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NIZHNY NOVGOROD, March 29. /TASS/. Russian President Vladimir Putin has instructed Defense Minister Sergey Shoigu to report on plans to clear Palmyra of mines.
"I am asking the defense minister to report after our meeting today what is planned soon, how you think to build that work to clear Palmyra of mines," Putin said. "We have already spoken with you, Sergey Kozhugetovich, I know that you have started preparations."
The Russian leader said that during a telephone conversation with UNESCO Director-General Irina Bokova and Syrian President Bashar Assad, an agreement was reached that Russia will render support in the effort to clear Palmyra, its approaches and historical values of mines.
"I would like to return once again to the issue of liberation of the city of Palmyra in Syria by Syrian troops with our most active support and participation. First, I want to congratulate our servicemen, who made a serious contribution to the cause of the fight against terrorism," Putin said.
"Second, there’s an issue of purely humanitarian nature. It’s mine clearing," he said at a meeting of the military-technical cooperation commission.
Putin said he discussed that issue with the Syrian president and the UNESCO chief.
"In a phone conversation with the UNESCO director-general, and later with the president of the Syrian Republic, we agreed that we, Russia, will provide support in the effort to clear Palmyra, approaches to Palmyra and, which is particularly important, historical values, of mines," he said.
Syrian media reported early Sunday morning that the government troops had liberated the ancient town of Palmyra, which is on the UNESCO World Heritage list, located 215 km (133.5 miles) from Damascus and started mine-clearing in the streets of the town.
The ceasefire regime took effect in Syria on February 27. An hour before, the UN Security Council adopted a resolution supporting a cessation of hostilities. The document drafted by Russia and the United States was backed by all 15 Security Council member states.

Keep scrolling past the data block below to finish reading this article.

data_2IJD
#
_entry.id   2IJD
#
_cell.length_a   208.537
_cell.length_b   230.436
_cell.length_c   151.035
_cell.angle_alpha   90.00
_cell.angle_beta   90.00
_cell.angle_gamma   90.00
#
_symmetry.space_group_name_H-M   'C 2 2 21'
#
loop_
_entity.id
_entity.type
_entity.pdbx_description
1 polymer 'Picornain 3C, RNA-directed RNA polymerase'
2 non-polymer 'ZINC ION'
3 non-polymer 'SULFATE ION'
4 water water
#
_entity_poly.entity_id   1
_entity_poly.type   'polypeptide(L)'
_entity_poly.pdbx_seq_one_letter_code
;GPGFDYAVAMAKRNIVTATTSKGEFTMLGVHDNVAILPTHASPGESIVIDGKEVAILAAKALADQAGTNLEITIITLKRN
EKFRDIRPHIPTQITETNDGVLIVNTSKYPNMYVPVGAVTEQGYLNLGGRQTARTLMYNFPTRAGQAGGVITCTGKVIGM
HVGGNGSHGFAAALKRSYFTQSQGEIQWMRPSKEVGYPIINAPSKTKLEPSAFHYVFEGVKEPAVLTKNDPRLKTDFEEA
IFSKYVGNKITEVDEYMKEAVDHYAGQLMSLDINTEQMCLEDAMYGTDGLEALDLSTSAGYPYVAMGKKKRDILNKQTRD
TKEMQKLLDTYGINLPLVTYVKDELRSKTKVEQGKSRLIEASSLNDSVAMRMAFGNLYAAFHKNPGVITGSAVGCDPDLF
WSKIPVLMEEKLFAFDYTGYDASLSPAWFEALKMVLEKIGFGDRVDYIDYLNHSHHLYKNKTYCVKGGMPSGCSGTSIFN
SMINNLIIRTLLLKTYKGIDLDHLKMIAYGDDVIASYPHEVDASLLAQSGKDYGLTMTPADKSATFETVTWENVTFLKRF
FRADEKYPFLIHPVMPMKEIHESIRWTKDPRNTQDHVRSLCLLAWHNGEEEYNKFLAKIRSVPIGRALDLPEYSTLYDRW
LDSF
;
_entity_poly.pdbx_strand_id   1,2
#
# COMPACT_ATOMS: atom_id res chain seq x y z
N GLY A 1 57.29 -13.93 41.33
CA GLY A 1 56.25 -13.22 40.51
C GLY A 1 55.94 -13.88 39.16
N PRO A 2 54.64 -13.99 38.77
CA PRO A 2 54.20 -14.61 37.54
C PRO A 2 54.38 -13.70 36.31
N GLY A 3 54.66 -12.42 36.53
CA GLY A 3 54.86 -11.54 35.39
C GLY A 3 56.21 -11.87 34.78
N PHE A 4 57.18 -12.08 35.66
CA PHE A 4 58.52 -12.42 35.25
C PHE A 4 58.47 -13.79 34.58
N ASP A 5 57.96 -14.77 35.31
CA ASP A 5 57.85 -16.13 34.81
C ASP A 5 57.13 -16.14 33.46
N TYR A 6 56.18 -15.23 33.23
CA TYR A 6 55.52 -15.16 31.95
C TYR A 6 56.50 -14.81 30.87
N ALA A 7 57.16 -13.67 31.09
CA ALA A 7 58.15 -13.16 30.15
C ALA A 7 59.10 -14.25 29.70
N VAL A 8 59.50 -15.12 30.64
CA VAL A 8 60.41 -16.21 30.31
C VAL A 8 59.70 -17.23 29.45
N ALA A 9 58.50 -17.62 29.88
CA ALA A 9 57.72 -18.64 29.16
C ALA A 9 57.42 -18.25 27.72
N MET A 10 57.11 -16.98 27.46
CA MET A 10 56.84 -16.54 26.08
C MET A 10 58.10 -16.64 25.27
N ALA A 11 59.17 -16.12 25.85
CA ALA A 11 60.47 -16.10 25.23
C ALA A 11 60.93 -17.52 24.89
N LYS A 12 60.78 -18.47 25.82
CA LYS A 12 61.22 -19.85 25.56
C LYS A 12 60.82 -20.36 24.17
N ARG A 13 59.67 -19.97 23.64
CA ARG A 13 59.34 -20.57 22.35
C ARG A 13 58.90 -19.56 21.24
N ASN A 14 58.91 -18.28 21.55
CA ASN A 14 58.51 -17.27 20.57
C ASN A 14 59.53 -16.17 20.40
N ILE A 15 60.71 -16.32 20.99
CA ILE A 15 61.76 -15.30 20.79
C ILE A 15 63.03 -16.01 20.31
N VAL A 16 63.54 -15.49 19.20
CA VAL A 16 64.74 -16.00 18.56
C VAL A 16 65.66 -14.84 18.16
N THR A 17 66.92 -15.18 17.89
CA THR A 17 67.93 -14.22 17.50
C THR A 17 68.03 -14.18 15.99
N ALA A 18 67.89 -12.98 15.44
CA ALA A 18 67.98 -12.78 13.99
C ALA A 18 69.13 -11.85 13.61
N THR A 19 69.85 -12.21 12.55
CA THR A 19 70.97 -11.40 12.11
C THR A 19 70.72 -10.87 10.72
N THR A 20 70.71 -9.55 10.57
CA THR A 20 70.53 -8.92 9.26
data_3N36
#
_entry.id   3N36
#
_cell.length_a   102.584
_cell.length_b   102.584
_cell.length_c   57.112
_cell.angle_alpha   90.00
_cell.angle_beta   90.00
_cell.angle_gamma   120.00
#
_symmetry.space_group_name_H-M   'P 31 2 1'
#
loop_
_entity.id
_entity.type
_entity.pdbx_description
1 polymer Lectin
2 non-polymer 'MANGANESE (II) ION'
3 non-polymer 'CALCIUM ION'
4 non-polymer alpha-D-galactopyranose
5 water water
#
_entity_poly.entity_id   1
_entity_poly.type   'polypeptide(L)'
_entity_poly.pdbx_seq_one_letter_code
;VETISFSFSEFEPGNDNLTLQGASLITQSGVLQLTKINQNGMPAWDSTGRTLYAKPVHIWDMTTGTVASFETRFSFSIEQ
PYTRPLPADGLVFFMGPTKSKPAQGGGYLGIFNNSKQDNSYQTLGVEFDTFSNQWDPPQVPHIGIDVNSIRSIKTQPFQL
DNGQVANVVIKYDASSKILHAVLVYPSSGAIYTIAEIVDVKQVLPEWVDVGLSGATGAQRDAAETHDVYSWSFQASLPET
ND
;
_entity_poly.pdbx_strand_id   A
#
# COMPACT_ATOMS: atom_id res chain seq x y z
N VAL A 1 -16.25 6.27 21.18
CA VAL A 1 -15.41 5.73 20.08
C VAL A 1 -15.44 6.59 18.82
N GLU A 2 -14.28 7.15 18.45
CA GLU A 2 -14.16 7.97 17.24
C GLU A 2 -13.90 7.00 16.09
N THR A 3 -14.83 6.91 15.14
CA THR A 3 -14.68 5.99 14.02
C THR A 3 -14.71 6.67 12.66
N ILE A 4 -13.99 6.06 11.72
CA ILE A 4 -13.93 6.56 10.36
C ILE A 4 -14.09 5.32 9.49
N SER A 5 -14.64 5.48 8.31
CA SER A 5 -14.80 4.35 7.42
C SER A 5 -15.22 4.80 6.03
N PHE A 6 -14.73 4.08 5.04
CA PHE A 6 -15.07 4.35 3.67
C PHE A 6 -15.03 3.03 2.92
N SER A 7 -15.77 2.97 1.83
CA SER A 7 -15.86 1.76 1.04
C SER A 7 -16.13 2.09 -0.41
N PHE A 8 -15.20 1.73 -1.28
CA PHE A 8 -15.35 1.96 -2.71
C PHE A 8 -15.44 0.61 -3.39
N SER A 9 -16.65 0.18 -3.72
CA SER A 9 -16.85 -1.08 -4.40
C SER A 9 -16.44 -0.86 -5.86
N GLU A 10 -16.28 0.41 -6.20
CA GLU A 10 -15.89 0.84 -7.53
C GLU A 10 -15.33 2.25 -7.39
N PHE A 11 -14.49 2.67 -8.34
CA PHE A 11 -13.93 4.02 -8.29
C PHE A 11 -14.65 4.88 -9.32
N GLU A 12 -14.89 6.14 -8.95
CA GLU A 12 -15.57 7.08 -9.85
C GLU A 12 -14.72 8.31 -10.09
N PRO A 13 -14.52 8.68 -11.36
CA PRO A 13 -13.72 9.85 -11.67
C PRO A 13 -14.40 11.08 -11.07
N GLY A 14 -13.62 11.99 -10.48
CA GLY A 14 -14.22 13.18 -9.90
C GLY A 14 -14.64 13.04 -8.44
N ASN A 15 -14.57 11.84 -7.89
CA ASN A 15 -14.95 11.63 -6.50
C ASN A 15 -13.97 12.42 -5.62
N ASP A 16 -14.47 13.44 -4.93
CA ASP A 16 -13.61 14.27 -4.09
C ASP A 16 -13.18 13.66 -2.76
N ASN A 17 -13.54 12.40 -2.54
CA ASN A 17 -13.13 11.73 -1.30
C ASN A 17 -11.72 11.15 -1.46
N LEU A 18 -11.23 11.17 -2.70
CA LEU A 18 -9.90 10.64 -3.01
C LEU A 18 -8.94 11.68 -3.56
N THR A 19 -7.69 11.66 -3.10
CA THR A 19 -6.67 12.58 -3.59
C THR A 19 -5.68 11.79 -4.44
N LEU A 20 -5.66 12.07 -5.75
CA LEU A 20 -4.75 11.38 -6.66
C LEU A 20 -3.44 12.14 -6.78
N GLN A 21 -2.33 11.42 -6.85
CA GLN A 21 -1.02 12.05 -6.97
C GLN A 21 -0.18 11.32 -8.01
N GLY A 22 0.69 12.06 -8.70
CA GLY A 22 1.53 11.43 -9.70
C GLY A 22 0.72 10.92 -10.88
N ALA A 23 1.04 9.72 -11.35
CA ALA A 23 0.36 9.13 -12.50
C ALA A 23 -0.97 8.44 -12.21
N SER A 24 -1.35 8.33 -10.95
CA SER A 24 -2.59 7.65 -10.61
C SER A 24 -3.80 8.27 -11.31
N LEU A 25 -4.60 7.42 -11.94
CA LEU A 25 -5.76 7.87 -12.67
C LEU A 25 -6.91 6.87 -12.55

The ceasefire regime does not cover the Islamic State and Jabhat al-Nusra terrorist organizations as well as other groups ruled terrorist by the Security Council.
The United Nations has noted that the ceasefire regime, despite separate cases of violations, has been observed on the whole and has led to a considerable reduction of the level of violence in Syria.
Russia’s Aerospace Forces started delivering pinpoint strikes in Syria at facilities of the Islamic State and Jabhat al-Nusra terrorist organizations, which are banned in Russia, on September 30, 2015, on a request from Syrian President Bashar Assad.
On March 14, 2016, Russian President Vladimir Putin ordered to start, from March 15, withdrawing the main part of the Russian Aerospace Forces’ group from Syria. Putin said the tasks set before the military "have been fulfilled on the whole." Russian Deputy Defense Minister Nikolai Pankov said strikes on terrorists will continue to be delivered.
UN Secretary General Ban Ki-moon said March 25 that at least 255,000 people have been killed in Syria during the war. Ban called for the soonest possible termination of the conflict and noted the role Russia and the United States play in efforts on peace settlement.
He said 4 million Syrians have become refugees and another 12 million people inside of the country need humanitarian assistance. Ban added that most part of Syria lies in ruins - over 50% of infrastructure has been destroyed.
On March 24, the first round of indirect intra-Syrian talks ended in Geneva. Their participants - a delegation of the Syrian government and a delegation of the opposition - did not meet each other but communicated through special envoy of the UN secretary general on Syria Staffan de Mistura.
Discussions are due to resume in the first half of April.